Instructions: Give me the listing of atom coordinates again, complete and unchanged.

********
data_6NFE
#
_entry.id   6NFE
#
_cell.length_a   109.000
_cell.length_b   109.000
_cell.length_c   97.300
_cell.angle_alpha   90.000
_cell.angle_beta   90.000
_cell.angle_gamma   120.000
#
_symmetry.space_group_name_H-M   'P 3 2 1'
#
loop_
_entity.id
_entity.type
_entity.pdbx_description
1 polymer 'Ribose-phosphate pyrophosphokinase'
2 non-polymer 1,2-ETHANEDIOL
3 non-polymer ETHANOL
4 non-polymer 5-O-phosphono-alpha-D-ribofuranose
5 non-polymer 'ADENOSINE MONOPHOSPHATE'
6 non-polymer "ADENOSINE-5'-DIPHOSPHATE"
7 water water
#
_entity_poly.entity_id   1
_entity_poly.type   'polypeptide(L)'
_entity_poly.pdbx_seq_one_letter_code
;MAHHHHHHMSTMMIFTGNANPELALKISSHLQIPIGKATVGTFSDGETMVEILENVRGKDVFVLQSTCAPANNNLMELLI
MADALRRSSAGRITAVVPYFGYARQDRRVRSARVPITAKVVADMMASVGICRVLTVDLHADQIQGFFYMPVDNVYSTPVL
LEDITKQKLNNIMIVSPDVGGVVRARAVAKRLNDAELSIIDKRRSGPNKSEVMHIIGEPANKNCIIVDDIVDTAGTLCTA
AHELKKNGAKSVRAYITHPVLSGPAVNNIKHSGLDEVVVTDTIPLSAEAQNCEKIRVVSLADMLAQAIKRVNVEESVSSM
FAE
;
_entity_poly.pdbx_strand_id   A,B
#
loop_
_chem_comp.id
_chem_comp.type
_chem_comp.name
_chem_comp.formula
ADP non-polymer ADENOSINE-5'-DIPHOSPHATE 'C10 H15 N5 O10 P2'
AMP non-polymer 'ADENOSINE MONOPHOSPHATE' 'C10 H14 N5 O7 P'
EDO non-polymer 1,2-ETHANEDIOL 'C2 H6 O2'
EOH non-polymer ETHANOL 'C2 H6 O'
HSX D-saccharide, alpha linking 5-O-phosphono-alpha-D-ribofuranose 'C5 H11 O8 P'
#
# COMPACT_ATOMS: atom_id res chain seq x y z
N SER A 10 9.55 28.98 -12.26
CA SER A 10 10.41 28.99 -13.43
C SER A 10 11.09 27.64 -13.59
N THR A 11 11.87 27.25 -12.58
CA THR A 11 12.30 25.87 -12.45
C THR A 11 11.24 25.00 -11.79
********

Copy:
data_6NFE
#
_entry.id   6NFE
#
_cell.length_a   109.000
_cell.length_b   109.000
_cell.length_c   97.300
_cell.angle_alpha   90.000
_cell.angle_beta   90.000
_cell.angle_gamma   120.000
#
_symmetry.space_group_name_H-M   'P 3 2 1'
#
loop_
_entity.id
_entity.type
_entity.pdbx_description
1 polymer 'Ribose-phosphate pyrophosphokinase'
2 non-polymer 1,2-ETHANEDIOL
3 non-polymer ETHANOL
4 non-polymer 5-O-phosphono-alpha-D-ribofuranose
5 non-polymer 'ADENOSINE MONOPHOSPHATE'
6 non-polymer "ADENOSINE-5'-DIPHOSPHATE"
7 water water
#
_entity_poly.entity_id   1
_entity_poly.type   'polypeptide(L)'
_entity_poly.pdbx_seq_one_letter_code
;MAHHHHHHMSTMMIFTGNANPELALKISSHLQIPIGKATVGTFSDGETMVEILENVRGKDVFVLQSTCAPANNNLMELLI
MADALRRSSAGRITAVVPYFGYARQDRRVRSARVPITAKVVADMMASVGICRVLTVDLHADQIQGFFYMPVDNVYSTPVL
LEDITKQKLNNIMIVSPDVGGVVRARAVAKRLNDAELSIIDKRRSGPNKSEVMHIIGEPANKNCIIVDDIVDTAGTLCTA
AHELKKNGAKSVRAYITHPVLSGPAVNNIKHSGLDEVVVTDTIPLSAEAQNCEKIRVVSLADMLAQAIKRVNVEESVSSM
FAE
;
_entity_poly.pdbx_strand_id   A,B
#
loop_
_chem_comp.id
_chem_comp.type
_chem_comp.name
_chem_comp.formula
ADP non-polymer ADENOSINE-5'-DIPHOSPHATE 'C10 H15 N5 O10 P2'
AMP non-polymer 'ADENOSINE MONOPHOSPHATE' 'C10 H14 N5 O7 P'
EDO non-polymer 1,2-ETHANEDIOL 'C2 H6 O2'
EOH non-polymer ETHANOL 'C2 H6 O'
HSX D-saccharide, alpha linking 5-O-phosphono-alpha-D-ribofuranose 'C5 H11 O8 P'
#
# COMPACT_ATOMS: atom_id res chain seq x y z
N SER A 10 9.55 28.98 -12.26
CA SER A 10 10.41 28.99 -13.43
C SER A 10 11.09 27.64 -13.59
N THR A 11 11.87 27.25 -12.58
CA THR A 11 12.30 25.87 -12.45
C THR A 11 11.24 25.00 -11.79